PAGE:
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Tanzania Budget 2024

Health Budget 2024/25: Further closing the gap on maternal, newborn and child mortality SDGs

by Asmaa Gulam

Maternal mortality, a global challenge claiming countless lives, remains a concern. However, Tanzania is charting a course towards a brighter future by prioritizing maternal and child health services. As highlighted by the Ministry of Health during the 2024/25 budget speech, improving healthcare quality across all levels remains a key focus, particularly for mothers, newborns, and children. This focus reflects the Tanzanian government's commitment to improving health outcomes for these vulnerable populations.

This commitment aligns with the Sustainable Development Goals (SDGs) set by the United Nations, aiming to reduce maternal mortality to less than 70 per 100,000 live births, under-five mortality to 25 per 1,000 live births, and neonatal mortality to 12 per 1,000 live births by 2030. To achieve these ambitious targets, Tanzania has significantly strengthened its healthcare system in recent years.

The Sixth Phase Government's dedication to maternal and child health is evident in the implemented measures that have yielded impressive results. The 2022 Tanzania and Demographic Health Survey (TDHS) reveals a remarkable decline in mortality rates. Maternal mortality has dropped by a staggering 80%, from 556 deaths per 100,000 live births in 2015/16 to 104 in 2022. Similarly, under-five mortality has decreased from 67 to 43 per 1,000 live births, and neonatal mortality from 25 to 24 per 1,000 live births during the same period. This declining trend signifies Tanzania's promising path towards achieving global health targets by 2030.

The 2023/24 budget implementation report highlighted a significant increase in antenatal care (ANC) attendance. Between July 2023 and March 2024, a record-breaking 2,208,391 pregnant women attended four or more ANC visits, surpassing the target and exceeding the figures from the previous year. This progress reflects a growing awareness of ANC's importance.

However, while the number of women attending ANC visits is encouraging, room for improvement remains. The proportion of pregnant women attending their first ANC visit before 12 weeks of gestation is still relatively low at 44.4%. Early and consistent antenatal care is crucial for a healthy pregnancy, allowing for early detection of potential problems and promoting optimal fetal development.

For pregnant women, antenatal care (ANC) is a vital part of preventive healthcare. It's more than just check-ups; it provides guidance and essential services throughout the pregnancy. ANC includes screening for health problems to catch and manage complications early. Regular check-ups track the baby's growth and development, allowing for intervention if needed. ANC providers also recommend vitamins and supplements to ensure a healthy balance for both mother and baby. Finally, ANC includes vaccinations to protect both mom and baby from preventable diseases.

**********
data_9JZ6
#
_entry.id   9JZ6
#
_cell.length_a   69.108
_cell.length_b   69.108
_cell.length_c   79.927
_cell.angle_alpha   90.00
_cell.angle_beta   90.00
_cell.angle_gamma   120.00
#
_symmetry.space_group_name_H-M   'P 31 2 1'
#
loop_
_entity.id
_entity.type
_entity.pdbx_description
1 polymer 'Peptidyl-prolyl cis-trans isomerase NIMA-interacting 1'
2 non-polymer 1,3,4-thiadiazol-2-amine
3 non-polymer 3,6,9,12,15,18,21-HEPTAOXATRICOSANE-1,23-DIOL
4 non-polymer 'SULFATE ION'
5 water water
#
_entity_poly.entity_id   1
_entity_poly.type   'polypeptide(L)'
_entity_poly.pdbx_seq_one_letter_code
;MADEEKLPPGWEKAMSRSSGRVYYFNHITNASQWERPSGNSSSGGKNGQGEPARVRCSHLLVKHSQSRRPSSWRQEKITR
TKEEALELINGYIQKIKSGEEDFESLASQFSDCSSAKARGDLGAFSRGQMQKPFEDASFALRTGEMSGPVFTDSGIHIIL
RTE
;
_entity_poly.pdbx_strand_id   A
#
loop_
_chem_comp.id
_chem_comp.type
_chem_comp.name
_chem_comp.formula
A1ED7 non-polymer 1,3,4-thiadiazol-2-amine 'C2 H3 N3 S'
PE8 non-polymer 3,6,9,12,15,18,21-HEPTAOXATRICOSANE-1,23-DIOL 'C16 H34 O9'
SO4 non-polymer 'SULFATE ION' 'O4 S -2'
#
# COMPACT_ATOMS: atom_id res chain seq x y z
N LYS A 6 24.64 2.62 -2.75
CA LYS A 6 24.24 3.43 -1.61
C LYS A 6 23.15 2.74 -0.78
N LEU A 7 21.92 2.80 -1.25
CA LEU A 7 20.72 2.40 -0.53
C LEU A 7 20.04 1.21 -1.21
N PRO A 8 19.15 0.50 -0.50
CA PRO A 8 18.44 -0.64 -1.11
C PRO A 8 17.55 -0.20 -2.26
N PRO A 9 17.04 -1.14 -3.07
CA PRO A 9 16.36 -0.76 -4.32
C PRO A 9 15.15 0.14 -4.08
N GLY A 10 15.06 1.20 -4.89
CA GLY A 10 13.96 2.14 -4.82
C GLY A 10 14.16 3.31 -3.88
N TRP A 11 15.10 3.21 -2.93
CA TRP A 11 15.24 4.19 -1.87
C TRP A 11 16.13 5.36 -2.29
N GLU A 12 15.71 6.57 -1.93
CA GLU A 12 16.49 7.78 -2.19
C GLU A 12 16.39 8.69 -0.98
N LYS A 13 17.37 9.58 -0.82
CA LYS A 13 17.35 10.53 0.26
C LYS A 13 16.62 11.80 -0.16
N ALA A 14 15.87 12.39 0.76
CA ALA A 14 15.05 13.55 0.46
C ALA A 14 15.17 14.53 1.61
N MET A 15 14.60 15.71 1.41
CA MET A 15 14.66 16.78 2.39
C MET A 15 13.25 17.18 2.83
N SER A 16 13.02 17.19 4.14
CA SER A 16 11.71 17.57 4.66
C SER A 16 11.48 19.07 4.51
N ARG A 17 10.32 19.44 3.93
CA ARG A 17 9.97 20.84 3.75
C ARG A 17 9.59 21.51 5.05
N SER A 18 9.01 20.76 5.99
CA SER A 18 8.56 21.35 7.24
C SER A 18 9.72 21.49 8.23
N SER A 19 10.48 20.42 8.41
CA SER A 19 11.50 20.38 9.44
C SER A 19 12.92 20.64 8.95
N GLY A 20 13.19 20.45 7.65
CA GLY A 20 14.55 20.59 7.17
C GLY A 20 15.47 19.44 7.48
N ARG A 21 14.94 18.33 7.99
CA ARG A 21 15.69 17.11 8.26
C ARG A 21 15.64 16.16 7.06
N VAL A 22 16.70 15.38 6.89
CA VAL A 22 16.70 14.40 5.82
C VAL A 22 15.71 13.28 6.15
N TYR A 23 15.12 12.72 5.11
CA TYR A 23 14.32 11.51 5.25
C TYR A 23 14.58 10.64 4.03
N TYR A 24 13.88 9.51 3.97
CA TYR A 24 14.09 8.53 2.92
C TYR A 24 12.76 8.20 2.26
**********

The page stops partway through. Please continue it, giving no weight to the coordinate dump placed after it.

Regular ANC visits are key to a healthy pregnancy. These check-ups not only improve birth outcomes by creating a safer delivery environment through early detection of complications, but also reduce the risk of complications throughout pregnancy and childbirth. By proactively identifying and managing potential health issues, ANC safeguards both mother and baby.

The 2024/25 budget speech further emphasized the government's commitment to improving healthcare infrastructure. The construction and improvement of healthcare facilities across the country have led to a 13.4% increase in healthcare centers between 2021 and 2024. This expansion has significantly improved access to essential healthcare services, particularly in rural areas.

The combined efforts on infrastructure development, increased antenatal care attendance, and ongoing healthcare improvements have resulted in a remarkable decrease in maternal and child mortality rates over the past eight years.

The Tanzanian government's investments in programs to fight maternal and child mortality are demonstrably saving lives and making a real difference for families nationwide. To keep this progress going, the government and its partners need to focus on two key areas: maintaining funding for successful programs and working together to maximize their impact.

Asmaa Gulam is an Audit Associate with Deloitte Tanzania. The views presented are her own and not necessarily those of Deloitte. She can be reached at

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